HOME
        TheInfoList






John Birks "Dizzy" Gillespie (/ɡɪˈlɛspi/; October 21, 1917 – January 6, 1993) was an American jazz trumpeter, bandleader, composer, educator and singer.[2] He was a trumpet virtuoso and improviser, building on the virtuoso style of Roy Eldridge[3] but adding layers of harmonic and rhythmic complexity previously unheard in jazz. His combination of musicianship, showmanship, and wit made him a leading popularizer of the new music called bebop. His beret and horn-rimmed spectacles, his scat singing, his bent horn, pouched cheeks, and his light-hearted personality provided some of bebop's most prominent symbols.[2]

In the 1940s Gillespie, with Charlie Parker, became a major figure in the development of bebop and modern jazz.[4] He taught and influenced many other musicians, including trumpeters Miles Davis, Jon Faddis, Fats Navarro, Clifford Brown, Arturo Sandoval, Lee Morgan,[5] Chuck Mangione,[6] and balladeer Johnny Hartman.[7]

Scott Yanow wrote, "Dizzy Gillespie's contributions to jazz were huge. One of the greatest jazz trumpeters of all time, Gillespie was such a complex player that his contemporaries ended up being similar to those of Miles Davis and Fats Navarro instead, and it was not until Jon Faddis's emergence in the 1970s that Dizzy's style was successfully recreated [....] Gillespie is remembered, by both critics and fans alike, as one of the greatest jazz trumpeters of all time".[8]

Bent trumpetGillespie's trademark trumpet featured a bell which bent upward at a 45-degree angle rather than pointing straight ahead as in the conventional design. According to Gillespie's autobiography, this was originally the result of accidental damage caused by the dancers Stump and Stumpy falling onto the instrument while it was on a trumpet stand on stage at Snookie's in Manhattan on January 6, 1953, during a birthday party for Gillespie's wife Lorraine.[63] The constriction caused by the bending altered the tone of the instrument, and Gillespie liked the effect. He had the trumpet straightened out the next day, but he could not forget the tone. Gillespie sent a request to Martin to make him a "bent" trumpet from a sketch produced by Lorraine, and from that time forward played a trumpet with an upturned bell.[64]

By June 1954 he was using a professionally manufactured horn of this design, and it was to become a trademark for the rest of his life.[52]:258–259 Such trumpets were made for him by Martin (from 1954), King Musical Instruments (from 1972) and Renold Schilke (from 1982, a gift from Jon Faddis).[64] Gillespie favored mouthpieces made by Al Cass. In December 1986 Gillespie gave the National Museum of American History his 1972 King "Silver Flair" trumpet with a Cass mouthpiece.[52]:258–259 Such trumpets were made for him by Martin (from 1954), King Musical Instruments (from 1972) and Renold Schilke (from 1982, a gift from Jon Faddis).[64] Gillespie favored mouthpieces made by Al Cass. In December 1986 Gillespie gave the National Museum of American History his 1972 King "Silver Flair" trumpet with a Cass mouthpiece.[64][65]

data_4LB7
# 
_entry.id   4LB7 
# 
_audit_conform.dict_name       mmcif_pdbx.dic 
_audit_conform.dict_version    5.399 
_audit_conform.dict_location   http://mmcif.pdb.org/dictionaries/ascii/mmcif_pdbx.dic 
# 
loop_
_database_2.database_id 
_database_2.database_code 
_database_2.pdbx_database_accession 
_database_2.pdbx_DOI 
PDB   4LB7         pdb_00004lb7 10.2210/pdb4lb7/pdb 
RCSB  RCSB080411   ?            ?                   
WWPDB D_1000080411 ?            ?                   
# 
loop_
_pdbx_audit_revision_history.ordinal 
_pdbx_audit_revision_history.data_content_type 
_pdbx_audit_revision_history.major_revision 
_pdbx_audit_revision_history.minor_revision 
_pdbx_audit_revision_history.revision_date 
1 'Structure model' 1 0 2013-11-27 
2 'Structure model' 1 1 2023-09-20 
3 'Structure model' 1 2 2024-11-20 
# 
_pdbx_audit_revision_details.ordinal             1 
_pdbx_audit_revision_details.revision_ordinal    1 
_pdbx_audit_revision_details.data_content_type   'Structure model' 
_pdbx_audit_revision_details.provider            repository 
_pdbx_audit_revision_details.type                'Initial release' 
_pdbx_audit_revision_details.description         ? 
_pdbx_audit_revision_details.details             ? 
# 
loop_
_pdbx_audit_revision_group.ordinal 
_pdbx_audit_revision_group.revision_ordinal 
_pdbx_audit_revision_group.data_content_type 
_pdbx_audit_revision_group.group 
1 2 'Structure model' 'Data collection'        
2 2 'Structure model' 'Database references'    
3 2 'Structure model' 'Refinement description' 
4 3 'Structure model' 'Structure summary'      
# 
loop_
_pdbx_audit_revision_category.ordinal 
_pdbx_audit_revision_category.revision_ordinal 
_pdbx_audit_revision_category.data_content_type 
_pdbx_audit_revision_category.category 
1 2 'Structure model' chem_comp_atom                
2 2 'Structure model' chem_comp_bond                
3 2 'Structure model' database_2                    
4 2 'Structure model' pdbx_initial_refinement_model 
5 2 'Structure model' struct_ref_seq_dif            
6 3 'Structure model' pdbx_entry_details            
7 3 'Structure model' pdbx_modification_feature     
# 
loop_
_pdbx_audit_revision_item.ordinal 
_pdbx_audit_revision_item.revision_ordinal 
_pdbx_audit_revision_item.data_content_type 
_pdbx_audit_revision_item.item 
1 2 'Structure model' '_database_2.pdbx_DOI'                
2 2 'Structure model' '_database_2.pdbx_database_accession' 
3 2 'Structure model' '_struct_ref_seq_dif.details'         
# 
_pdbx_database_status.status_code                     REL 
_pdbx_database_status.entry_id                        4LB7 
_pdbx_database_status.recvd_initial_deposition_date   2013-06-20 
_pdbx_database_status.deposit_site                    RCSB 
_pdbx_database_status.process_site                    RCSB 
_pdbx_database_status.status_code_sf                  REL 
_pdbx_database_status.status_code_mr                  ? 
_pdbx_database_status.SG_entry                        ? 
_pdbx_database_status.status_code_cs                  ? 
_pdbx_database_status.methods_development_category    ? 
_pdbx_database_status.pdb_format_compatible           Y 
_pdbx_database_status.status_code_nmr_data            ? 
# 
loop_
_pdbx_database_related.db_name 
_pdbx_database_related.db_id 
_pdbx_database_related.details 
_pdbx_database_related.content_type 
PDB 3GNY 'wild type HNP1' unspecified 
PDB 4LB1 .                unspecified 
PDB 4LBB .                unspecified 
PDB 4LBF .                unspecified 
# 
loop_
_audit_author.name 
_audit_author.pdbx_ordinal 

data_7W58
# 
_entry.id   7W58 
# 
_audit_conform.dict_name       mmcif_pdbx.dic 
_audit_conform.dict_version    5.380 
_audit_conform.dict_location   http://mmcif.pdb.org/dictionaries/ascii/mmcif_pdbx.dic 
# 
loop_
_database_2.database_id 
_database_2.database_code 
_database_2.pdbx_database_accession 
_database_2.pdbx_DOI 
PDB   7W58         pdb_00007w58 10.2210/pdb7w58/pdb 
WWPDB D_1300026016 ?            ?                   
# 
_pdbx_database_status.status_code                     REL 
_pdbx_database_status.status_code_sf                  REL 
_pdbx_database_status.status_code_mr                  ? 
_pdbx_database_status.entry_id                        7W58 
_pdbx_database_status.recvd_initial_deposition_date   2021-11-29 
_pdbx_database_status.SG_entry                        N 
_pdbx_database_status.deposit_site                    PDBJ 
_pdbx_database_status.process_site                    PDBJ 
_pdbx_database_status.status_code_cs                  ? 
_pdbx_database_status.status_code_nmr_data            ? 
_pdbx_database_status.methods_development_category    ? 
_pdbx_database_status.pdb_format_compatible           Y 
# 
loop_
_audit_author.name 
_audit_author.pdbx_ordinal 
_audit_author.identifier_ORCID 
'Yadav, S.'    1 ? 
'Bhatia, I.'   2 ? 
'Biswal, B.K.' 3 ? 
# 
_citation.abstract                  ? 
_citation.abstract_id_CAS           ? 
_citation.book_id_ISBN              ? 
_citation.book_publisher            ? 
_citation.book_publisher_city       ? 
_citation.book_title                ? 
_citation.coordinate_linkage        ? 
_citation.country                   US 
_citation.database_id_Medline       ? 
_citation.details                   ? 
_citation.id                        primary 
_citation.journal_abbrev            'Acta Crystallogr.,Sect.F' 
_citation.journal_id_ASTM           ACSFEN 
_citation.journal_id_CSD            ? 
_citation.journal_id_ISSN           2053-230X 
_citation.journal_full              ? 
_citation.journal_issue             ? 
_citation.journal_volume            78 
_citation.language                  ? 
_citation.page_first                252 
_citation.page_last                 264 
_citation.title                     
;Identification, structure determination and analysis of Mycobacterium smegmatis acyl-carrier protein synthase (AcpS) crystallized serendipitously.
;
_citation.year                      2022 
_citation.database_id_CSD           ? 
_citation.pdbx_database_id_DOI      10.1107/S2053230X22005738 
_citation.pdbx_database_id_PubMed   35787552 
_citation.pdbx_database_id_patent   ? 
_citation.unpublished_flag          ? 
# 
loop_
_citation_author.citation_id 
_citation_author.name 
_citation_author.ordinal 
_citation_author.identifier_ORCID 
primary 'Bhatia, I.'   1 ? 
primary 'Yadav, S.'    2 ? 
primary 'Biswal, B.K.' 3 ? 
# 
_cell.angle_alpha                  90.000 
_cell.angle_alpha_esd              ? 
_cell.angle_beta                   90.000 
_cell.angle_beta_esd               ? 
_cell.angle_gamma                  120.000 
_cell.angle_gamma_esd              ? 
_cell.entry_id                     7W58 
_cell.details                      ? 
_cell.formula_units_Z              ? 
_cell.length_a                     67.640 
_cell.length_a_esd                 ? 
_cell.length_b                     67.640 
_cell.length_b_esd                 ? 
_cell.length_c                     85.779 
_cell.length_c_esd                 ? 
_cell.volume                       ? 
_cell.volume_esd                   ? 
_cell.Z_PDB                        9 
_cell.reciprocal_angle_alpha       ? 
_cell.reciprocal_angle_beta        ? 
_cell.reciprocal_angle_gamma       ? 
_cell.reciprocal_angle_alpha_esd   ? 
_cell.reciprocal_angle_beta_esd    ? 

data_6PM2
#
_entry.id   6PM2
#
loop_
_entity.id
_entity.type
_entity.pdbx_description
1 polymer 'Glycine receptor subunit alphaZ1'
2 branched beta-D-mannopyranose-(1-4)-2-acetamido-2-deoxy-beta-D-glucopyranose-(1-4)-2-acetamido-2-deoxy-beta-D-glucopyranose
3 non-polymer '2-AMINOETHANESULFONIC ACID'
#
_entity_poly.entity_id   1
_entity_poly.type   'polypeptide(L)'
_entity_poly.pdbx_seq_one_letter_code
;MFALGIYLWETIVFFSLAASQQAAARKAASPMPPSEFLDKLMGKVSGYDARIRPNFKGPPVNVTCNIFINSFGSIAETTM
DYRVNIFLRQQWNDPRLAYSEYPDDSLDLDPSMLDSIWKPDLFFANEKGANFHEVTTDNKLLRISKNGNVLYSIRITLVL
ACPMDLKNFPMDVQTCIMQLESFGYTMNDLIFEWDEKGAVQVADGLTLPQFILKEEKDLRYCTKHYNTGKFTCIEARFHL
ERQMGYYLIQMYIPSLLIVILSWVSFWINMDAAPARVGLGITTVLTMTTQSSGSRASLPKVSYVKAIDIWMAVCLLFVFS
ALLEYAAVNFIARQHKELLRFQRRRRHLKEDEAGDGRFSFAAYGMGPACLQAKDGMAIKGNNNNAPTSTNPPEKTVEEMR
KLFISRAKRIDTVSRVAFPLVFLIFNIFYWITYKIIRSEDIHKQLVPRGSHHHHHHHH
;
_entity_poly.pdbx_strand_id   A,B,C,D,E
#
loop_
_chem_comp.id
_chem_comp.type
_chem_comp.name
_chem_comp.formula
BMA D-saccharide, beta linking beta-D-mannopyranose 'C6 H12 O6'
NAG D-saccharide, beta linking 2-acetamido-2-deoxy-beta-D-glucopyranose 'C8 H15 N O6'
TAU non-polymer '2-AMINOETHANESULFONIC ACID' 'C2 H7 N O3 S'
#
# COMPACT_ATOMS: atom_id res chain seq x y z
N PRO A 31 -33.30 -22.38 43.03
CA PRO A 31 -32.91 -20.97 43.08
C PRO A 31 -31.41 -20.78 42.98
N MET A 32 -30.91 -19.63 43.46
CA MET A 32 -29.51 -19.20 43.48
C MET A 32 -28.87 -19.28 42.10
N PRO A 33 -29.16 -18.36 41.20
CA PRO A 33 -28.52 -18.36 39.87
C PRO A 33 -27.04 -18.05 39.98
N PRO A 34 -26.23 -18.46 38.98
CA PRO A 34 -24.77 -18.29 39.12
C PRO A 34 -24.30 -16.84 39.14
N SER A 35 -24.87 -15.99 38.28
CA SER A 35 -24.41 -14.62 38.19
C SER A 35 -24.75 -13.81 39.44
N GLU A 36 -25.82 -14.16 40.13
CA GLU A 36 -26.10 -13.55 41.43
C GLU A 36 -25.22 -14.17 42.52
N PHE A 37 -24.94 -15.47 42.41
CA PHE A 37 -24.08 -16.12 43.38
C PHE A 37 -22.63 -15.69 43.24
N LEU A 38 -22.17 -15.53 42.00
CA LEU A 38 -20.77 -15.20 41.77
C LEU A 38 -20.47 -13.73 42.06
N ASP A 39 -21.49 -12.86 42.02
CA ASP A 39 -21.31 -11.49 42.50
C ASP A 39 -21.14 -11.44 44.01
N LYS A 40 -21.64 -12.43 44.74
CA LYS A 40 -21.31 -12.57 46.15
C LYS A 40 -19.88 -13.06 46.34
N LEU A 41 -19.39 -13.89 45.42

In April 1995, Gillespie's Martin trumpet was auctioned at Christie's in New York City with instruments used by Coleman Hawkins, Jimi Hendrix, and Elvis Presley.[66] An image of Gillespie's trumpet was selected for the cover of the auction program. The battered instrument was sold to Manhattan builder Jeffery Brown for $63,000, the proceeds benefiting jazz musicians with cancer.[67][68][69]

In 1989, Gillespie was given the Grammy Lifetime Achievement Award. The next year, at the Kennedy Center for the Performing Arts ceremonies celebrating the centennial of American jazz, Gillespie received the Kennedy Center Honors Award and the American Society of Composers, Authors, and Publishers Duke Ellington Award for 50 years of achievement as a composer, performer, and bandleader.[70][71]

In 1989, Gillespie was awarded with an honorary doctorate of music from Berklee College of Music.[72]

In 1993 he received the Polar Music Prize in Sweden.[73] In 2002, he was posthumously inducted into the International Latin Music Hall of Fame for his contributions to Afro-Cuban music.[74] He was honored on December 31, 2006 in A Jazz New Year's Eve: Freddy Cole & the Dizzy Gillespie All-Star Big Band at The John F. Kennedy Center for the Performing Arts.[75] In 2014, Gillespie was inducted into the Berklee College of Music.[72]

In 1993 he received the Polar Music Prize in Sweden.[73] In 2002, he was posthumously inducted into the International Latin Music Hall of Fame for his contributions to Afro-Cuban music.[74] He was honored on December 31, 2006 in A Jazz New Year's Eve: Freddy Cole & the Dizzy Gillespie All-Star Big Band at The John F. Kennedy Center for the Performing Arts.[75] In 2014, Gillespie was inducted into the New Jersey Hall of Fame.[76]

Samuel E. Wright played Dizzy Gillespie in the film Bird (1988), about Charlie Parker.[77] Kevin Hanchard portrayed Gillespie in the Chet Baker biopic Born to Be Blue (2015).[78] Charles S. Dutton played him in For Love or Country: The Arturo Sandoval Story (2000).

List of works